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It may be hard to believe, but libraries have been around since 3000 B.C. Ancient Sumerian libraries contained clay tablets with cuneiform inscriptions (written with a stylus) baked onto them, and Egyptian libraries housed hieroglyphic accounts recorded on papyrus rolls. These libraries were available only to members of royalty, very wealthy families, or religious groups that devoted time and effort to transcription. The people who were charged with caring for collections within these libraries could be considered the world's first librarians.  

Libraries continued to be available only to the elite until the Middle Ages, when many private institutions were destroyed by wars. The preservation of many ancient library materials can be attributed to orders of monks who diligently copied ancient Greek and Roman texts, as well as the Bible and other religious texts, and protected materials in their monasteries. The invention of the printing press in the 15th century allowed books to be made more quickly and disseminated more widely. Books went from palaces and churches to the homes of the common people.

In 1638, John Harvard left his private collection of books to the Massachusetts Bay Colony's new college, which was later named for him; this collection became the foundation for the first library in the United States. In the 18th century, Benjamin Franklin initiated the idea of a library from which books could be borrowed. From these beginnings, thousands of public, private, and special libraries have grown, as has the need for trained professionals to manage the collections. The idea of a lending library brought librarians into a more public arena; they were no longer just the keepers of knowledge, but also the professionals who made information available to everyone.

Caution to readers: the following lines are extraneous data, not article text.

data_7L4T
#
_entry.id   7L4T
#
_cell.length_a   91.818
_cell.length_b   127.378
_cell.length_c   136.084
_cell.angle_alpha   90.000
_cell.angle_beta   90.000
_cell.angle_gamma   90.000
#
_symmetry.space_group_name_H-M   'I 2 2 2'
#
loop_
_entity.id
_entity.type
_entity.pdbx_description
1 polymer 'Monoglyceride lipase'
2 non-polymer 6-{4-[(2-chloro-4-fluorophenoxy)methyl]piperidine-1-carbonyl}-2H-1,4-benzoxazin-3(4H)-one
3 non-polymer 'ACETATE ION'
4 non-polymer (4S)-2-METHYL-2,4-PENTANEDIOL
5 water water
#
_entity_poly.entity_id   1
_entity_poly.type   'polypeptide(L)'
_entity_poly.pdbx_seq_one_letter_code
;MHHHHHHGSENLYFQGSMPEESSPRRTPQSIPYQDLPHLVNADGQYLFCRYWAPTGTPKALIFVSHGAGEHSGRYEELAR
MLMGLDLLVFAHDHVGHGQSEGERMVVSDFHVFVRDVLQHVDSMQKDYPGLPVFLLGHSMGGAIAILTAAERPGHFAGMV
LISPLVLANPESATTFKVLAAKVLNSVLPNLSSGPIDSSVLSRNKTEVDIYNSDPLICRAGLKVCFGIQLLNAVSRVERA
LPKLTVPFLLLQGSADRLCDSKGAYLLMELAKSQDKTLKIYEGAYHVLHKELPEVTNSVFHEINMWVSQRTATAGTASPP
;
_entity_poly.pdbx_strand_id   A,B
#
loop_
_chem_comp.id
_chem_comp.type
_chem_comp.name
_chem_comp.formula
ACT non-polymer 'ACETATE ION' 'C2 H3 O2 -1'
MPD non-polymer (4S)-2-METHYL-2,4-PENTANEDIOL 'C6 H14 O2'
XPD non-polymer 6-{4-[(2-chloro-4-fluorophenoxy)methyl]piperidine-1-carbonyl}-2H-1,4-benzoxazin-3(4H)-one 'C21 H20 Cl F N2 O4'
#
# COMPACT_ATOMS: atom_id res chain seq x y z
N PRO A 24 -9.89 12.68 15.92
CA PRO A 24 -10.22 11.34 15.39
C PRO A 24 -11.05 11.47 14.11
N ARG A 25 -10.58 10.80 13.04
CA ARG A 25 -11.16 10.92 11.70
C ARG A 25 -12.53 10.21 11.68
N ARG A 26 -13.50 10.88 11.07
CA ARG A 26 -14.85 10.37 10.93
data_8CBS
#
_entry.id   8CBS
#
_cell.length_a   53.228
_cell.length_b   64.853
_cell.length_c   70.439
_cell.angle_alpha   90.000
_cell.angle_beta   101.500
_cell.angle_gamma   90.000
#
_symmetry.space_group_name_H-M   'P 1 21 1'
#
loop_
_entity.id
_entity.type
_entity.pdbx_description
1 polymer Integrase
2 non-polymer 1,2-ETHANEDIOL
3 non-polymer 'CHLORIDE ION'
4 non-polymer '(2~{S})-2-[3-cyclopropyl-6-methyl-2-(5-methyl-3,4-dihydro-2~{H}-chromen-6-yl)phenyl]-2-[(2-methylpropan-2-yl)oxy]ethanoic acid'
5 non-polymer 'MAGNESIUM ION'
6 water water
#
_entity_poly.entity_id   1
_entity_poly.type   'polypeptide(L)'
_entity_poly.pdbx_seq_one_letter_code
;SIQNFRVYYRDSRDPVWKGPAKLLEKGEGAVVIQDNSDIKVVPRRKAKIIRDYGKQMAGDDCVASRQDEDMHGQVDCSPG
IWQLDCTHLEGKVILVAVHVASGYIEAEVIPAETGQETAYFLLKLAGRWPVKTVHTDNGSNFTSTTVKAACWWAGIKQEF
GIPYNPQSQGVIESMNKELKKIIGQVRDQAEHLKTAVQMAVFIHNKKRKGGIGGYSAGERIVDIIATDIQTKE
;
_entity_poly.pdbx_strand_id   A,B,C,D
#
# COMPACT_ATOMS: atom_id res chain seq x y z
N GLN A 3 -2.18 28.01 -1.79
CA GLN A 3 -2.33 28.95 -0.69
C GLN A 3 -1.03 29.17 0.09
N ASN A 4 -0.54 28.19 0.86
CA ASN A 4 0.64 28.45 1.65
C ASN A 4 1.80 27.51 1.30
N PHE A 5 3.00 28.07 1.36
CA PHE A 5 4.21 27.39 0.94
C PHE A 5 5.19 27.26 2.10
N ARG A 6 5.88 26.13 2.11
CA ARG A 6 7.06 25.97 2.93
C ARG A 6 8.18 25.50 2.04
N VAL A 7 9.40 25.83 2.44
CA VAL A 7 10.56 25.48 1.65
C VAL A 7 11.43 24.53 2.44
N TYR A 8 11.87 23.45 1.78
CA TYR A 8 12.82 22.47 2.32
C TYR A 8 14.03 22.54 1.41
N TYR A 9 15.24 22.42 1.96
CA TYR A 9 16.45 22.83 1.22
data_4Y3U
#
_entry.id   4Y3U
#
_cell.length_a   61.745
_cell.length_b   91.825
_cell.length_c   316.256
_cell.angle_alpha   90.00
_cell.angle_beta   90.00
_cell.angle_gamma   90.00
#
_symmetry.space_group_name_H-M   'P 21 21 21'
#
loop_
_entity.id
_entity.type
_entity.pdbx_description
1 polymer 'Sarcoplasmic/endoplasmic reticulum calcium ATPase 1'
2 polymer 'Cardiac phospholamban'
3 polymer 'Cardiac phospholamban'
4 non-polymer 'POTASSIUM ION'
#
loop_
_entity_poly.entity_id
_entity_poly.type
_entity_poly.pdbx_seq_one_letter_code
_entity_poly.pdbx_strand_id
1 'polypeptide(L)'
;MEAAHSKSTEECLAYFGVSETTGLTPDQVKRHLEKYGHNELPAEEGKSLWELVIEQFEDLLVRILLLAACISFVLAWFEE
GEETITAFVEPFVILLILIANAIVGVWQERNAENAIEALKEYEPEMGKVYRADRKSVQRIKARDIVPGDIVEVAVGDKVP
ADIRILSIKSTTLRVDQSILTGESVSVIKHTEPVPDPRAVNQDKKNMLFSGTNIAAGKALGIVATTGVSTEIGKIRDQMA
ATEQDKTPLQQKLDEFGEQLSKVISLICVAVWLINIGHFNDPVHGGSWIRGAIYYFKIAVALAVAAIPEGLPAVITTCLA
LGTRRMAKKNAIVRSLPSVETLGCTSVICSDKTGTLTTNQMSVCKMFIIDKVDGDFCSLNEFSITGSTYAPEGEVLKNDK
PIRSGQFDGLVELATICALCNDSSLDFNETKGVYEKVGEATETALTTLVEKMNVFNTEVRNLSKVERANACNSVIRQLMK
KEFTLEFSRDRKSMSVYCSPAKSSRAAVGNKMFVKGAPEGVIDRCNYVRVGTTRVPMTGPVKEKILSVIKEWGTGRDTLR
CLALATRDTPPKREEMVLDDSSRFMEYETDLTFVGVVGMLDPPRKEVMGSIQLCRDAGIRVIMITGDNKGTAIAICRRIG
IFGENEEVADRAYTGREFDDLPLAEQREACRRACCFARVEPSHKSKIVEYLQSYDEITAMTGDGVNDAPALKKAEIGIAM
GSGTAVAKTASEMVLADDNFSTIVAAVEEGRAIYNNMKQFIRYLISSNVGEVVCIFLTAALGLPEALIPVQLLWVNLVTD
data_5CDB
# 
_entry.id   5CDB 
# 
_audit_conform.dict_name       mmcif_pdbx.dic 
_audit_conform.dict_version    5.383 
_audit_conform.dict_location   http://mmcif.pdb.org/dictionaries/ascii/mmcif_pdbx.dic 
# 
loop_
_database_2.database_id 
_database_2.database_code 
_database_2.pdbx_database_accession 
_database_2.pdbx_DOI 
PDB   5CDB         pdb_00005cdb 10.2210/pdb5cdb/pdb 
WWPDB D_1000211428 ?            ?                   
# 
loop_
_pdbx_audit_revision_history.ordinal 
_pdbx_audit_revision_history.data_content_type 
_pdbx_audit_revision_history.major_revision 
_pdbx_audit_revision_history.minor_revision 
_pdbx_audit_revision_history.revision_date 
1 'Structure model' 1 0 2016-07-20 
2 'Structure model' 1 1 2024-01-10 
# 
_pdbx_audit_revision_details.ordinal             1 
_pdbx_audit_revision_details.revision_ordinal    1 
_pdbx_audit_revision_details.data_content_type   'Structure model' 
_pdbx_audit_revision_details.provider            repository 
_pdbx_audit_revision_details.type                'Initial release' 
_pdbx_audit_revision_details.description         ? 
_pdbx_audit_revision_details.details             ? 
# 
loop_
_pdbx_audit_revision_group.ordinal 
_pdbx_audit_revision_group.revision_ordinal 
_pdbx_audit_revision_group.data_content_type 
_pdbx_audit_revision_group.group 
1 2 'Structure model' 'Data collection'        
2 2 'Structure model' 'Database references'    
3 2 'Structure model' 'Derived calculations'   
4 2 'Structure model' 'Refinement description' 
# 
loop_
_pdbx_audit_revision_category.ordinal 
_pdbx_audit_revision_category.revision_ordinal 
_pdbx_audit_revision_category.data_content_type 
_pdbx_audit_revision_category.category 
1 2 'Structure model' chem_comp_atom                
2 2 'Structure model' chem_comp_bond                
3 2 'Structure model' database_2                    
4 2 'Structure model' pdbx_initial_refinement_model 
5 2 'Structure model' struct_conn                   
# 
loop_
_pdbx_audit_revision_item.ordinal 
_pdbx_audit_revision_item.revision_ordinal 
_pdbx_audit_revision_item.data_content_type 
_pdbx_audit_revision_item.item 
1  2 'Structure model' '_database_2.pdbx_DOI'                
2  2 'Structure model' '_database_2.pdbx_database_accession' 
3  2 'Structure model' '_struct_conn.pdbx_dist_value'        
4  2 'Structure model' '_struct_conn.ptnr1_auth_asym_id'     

Although the education and certification processes have changed drastically, the field of librarianship has been around since the first clay tablet was stored in an ancient government building. Long before formal courses of study were developed for the training of librarians, church and government leaders appointed educated, organized individuals to collect informational materials and store them in a manner that would enable materials to be found when needed. In 1627, Gabriel Naude wrote Advice on Establishing a Library, a practical guide on how to establish a library, offering advice on organizing and using collections of informational materials.

Over the years the duties of librarians have evolved along with the development of different kinds of libraries and the development of new technologies. In recent years libraries have expanded services and now distribute films, MP3s, compact discs, digital video discs (DVDs), videos, Braille books, and audio books. A wealth of information is available through multimedia CD-ROMs, computer database vendors, and the Internet. Librarians are charged with effectively and efficiently utilizing—and teaching the public how to utilize—the information available to them. From ancient Egyptians carefully storing papyrus rolls, to monks of the Middle Ages copying down books of the Bible, to special collections librarians studying materials cared for by their predecessors, librarianship is a profession that crosses the boundaries of time and space.